From the Palace of Riva Herrera, going down Rosa Street and crossing Ciudad Jardín, we reach the Marqués de Valdecilla University Hospital, one of the best health centres in the country. Founded in 1929, it was designed by popular request thanks to the sponsorship of Ramón Pelayo, the Marquis of Valdecilla, replacing the old Hospital of San Rafael. Since its inception, this hospital became a reference centre due to its innovations in the study of medicine. For example, the Postgraduate Medical Institute, which was the seed of medical specialism, and the School of Nurses, which laid the foundations of modern nursing in Spain, were created here.
The Bullring of Santander or Bullring of Cuatro Caminos is a centenary building with a capacity of 11,700 people. Designed by Alfredo de la Escalera, it has 51 metres in diameter, front rows of seats and two stands. Above the upper floor there is a neo-Mudéjar style arcade decorated with the main ‘brands’ of Spanish livestock. Top-level matadors, such as José Tomás, Morante de la Puebla, Curro Romero, El Cid, El Juli… have fought in this ring. But the biggest event ever lived in this arena took place in 1913, when the ‘Monster Bullfight’ was held, in which matadors Vicente Pastor, Cocherito de Bilbao, Torquito, Machaquito, Joselito, Bombita and El Gallo fought 18 bulls on the same day.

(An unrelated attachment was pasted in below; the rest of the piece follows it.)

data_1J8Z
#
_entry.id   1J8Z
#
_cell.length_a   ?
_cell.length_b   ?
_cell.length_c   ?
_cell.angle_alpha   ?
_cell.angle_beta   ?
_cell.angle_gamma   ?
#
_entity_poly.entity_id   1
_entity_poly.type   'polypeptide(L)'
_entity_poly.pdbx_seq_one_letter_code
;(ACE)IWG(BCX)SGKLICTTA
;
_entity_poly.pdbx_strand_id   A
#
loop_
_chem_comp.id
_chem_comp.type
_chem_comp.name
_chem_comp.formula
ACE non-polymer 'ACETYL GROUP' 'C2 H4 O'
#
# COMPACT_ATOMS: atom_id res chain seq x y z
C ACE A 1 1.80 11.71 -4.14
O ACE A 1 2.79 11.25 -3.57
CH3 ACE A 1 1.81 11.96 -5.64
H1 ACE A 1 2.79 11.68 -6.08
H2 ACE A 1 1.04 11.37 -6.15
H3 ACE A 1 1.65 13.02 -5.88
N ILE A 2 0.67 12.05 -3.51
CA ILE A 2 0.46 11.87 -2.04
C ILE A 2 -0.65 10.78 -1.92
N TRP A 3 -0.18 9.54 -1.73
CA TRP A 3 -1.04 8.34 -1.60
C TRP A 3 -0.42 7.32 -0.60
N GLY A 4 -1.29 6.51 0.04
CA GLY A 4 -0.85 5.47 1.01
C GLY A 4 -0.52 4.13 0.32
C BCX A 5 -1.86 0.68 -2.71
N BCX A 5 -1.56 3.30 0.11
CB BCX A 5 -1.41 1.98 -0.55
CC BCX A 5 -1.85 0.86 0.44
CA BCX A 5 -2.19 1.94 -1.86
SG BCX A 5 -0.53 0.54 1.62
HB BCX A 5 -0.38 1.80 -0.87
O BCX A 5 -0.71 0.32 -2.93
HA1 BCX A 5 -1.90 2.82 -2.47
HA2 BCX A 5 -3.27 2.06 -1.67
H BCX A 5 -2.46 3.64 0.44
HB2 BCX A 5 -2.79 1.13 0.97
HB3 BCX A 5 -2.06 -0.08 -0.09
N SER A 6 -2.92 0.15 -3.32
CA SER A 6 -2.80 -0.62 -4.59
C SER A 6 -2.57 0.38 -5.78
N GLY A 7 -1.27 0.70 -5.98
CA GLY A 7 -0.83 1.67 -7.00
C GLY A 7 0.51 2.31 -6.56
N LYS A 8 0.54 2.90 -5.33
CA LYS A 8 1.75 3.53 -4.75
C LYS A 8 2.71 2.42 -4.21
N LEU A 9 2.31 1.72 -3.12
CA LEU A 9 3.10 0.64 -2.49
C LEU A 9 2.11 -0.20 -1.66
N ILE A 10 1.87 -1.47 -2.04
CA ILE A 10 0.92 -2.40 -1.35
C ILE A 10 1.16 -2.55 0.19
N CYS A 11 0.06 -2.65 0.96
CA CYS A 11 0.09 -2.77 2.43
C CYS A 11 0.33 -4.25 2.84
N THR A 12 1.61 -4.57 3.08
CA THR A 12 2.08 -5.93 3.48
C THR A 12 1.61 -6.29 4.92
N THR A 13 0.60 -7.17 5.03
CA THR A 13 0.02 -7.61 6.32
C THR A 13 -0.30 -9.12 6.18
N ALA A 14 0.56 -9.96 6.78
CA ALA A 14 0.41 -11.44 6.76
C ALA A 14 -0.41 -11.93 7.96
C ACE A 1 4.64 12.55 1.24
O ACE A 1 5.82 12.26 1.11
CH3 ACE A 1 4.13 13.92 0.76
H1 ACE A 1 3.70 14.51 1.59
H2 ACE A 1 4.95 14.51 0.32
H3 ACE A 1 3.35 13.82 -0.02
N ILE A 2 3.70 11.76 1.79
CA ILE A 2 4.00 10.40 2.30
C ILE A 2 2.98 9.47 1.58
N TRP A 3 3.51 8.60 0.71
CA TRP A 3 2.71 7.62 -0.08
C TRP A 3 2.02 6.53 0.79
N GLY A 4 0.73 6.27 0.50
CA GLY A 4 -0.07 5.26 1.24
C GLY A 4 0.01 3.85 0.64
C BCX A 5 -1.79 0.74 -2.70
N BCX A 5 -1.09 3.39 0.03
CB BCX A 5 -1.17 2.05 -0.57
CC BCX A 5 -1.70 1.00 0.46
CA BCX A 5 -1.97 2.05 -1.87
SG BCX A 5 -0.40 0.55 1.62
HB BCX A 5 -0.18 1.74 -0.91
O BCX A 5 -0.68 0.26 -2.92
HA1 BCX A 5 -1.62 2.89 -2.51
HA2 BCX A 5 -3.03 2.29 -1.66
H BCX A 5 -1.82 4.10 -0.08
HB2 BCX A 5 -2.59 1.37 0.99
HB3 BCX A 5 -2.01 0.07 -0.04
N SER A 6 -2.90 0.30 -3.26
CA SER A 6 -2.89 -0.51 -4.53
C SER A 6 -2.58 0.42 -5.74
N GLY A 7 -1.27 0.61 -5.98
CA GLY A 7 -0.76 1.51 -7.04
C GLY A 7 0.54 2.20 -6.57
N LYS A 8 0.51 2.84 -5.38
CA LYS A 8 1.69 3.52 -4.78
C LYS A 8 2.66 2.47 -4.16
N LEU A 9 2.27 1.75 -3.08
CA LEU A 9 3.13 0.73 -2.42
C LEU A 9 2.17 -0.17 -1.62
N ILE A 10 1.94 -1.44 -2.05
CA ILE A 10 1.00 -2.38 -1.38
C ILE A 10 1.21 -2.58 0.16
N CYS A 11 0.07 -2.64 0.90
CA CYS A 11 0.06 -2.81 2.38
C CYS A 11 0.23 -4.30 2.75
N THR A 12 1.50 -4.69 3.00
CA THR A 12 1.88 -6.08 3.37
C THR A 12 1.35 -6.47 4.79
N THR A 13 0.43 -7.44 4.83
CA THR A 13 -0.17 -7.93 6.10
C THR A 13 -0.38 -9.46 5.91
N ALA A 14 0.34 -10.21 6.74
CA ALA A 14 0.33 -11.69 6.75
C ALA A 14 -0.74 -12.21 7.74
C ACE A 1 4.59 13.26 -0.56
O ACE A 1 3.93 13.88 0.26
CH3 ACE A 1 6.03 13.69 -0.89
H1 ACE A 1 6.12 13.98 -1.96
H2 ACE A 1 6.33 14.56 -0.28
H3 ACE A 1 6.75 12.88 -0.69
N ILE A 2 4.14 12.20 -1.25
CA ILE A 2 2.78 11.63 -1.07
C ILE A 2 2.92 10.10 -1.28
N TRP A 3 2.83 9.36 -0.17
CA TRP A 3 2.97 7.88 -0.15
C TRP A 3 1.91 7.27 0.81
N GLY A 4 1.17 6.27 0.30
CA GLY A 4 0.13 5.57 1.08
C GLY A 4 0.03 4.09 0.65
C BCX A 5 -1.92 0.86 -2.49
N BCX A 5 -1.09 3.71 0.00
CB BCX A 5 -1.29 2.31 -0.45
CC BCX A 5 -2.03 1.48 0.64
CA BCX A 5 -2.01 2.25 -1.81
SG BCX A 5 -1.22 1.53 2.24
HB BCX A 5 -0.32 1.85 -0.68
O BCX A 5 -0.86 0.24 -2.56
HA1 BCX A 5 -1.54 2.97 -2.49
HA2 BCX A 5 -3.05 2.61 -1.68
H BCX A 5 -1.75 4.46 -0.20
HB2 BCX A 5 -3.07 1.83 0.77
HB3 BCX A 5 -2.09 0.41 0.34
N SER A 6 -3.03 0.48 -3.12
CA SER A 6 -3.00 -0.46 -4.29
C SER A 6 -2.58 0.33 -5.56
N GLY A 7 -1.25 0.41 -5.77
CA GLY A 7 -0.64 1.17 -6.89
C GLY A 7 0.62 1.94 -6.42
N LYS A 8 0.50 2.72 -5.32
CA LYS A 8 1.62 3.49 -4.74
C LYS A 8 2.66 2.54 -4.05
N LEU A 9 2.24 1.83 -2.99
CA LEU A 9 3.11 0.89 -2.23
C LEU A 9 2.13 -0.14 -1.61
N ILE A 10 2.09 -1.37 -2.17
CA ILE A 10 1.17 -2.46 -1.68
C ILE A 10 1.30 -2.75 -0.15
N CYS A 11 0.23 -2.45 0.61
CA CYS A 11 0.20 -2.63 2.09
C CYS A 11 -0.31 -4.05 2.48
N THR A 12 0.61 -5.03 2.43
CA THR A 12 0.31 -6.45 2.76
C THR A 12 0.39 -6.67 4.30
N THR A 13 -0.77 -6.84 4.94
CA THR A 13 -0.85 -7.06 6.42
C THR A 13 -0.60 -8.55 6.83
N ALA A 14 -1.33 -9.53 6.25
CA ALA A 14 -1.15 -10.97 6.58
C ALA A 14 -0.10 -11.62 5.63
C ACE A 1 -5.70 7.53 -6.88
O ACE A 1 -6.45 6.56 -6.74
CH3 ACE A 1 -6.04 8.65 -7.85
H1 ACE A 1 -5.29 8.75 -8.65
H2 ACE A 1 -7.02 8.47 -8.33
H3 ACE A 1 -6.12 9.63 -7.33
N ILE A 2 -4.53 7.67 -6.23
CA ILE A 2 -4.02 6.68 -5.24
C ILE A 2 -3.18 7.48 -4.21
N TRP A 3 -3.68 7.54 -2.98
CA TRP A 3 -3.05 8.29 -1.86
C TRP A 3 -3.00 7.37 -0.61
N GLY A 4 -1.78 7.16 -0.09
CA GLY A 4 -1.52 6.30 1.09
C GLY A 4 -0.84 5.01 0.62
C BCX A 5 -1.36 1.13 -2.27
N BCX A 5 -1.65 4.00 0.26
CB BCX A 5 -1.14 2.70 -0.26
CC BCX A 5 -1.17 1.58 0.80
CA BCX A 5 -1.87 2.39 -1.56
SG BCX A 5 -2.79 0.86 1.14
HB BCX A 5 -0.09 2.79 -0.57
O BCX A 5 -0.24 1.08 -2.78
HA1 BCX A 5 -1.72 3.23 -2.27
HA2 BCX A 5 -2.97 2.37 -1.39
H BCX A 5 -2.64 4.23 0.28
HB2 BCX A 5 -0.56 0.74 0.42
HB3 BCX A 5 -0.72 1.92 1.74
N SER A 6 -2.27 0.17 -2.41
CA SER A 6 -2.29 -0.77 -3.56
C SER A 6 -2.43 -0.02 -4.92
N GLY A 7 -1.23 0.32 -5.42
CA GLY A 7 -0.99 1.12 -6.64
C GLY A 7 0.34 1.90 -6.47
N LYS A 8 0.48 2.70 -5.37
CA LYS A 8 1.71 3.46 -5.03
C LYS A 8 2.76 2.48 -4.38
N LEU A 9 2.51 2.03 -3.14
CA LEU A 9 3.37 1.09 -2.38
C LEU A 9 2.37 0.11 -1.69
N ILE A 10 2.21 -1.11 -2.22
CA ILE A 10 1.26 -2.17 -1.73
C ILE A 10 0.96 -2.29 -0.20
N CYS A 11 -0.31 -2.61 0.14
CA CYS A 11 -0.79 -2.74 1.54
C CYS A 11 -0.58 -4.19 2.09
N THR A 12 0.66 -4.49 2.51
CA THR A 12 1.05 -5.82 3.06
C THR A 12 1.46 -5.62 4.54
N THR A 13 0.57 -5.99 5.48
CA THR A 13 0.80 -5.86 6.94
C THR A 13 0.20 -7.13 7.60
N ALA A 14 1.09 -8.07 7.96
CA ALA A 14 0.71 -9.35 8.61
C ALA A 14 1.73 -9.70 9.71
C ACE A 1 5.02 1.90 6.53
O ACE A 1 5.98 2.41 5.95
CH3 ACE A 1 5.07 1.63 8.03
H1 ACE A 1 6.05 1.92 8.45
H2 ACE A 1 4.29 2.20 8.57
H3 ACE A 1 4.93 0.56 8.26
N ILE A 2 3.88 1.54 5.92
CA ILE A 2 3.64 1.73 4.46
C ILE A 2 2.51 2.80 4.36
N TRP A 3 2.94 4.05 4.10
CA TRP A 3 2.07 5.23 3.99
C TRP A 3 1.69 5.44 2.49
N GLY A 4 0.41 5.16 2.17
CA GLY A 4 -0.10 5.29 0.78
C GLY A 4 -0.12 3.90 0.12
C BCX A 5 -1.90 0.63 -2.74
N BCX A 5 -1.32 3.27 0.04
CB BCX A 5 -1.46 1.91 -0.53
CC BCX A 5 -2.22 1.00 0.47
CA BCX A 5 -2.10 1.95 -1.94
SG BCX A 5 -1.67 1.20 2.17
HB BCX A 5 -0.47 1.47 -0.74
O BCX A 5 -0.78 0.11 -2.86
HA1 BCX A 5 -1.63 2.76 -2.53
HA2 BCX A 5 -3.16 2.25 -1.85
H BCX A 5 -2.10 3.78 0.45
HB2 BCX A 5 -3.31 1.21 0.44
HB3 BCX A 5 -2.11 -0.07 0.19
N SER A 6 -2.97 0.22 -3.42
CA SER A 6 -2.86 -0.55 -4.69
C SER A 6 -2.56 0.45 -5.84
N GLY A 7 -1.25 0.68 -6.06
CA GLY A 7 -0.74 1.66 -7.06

Mexico Market and Square
Today, on the site of the old municipal slaughterhouse, the Mexico Market and the square bearing the same name are erected in tribute to the indianos who migrated to that country and returned to invest part of their money in improvements for the community. The tribute to this host country for many Cantabrians is also reflected at the back of the square, where we can find a wonderful Aztec calendar made of colourful glazed tiles. Right next to this place, there is a small cockpit, a circular enclosure with stands for cockfighting. Inside, the Mexico Market offers a wide variety of products distributed in 32 stalls. The basement boasts a municipal business incubator.